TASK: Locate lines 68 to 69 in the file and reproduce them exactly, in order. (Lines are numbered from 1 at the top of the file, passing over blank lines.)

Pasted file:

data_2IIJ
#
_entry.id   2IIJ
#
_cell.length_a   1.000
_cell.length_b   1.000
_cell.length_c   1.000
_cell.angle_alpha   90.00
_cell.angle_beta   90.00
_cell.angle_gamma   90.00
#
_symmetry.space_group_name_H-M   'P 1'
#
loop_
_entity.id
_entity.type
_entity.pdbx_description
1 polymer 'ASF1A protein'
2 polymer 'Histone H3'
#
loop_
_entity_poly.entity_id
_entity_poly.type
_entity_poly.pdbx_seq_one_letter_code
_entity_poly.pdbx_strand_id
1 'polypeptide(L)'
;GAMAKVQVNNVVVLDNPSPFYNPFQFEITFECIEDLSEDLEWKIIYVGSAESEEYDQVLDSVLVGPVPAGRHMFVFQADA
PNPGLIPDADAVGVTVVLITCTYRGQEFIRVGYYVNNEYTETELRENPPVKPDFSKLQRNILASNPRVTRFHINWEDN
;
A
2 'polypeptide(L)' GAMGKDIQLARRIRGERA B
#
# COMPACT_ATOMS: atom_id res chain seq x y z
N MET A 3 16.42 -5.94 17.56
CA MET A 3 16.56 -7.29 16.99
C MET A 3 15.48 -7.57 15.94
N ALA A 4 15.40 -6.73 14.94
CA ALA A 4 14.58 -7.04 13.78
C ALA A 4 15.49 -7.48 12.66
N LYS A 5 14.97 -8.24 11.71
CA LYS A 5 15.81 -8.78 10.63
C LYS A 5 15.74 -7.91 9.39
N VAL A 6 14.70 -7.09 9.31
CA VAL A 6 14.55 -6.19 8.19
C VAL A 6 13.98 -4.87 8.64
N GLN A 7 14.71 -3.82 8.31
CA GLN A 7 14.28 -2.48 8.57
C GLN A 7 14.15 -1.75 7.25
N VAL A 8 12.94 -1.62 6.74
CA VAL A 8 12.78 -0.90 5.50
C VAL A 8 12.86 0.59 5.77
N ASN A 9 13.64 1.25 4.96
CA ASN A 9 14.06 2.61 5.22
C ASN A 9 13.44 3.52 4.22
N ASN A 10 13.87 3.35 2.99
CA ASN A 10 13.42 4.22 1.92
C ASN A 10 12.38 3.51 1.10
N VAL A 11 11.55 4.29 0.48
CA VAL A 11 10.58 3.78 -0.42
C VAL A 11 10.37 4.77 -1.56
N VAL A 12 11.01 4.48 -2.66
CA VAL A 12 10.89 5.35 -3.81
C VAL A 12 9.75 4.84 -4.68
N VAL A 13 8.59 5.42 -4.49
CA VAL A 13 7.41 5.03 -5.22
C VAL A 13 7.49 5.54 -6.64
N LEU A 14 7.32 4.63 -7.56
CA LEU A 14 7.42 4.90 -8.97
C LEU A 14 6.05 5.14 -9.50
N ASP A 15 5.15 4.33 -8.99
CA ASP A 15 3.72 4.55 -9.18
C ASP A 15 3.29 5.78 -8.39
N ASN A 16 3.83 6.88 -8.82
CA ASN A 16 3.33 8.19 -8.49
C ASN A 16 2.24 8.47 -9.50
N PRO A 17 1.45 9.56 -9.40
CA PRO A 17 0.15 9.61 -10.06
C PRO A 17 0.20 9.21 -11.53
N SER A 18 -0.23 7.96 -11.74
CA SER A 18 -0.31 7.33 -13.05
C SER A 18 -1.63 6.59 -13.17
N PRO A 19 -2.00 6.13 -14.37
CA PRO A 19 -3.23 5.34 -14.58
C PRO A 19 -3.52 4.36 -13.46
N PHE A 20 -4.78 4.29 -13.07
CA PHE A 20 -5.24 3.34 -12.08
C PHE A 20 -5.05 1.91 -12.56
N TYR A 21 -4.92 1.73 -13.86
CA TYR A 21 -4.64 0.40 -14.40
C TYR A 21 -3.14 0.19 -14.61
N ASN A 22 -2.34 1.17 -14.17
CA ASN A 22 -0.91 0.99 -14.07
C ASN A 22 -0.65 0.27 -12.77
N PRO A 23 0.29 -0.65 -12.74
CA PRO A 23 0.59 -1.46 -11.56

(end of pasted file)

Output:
CA LEU A 14 7.42 4.90 -8.97
C LEU A 14 6.05 5.14 -9.50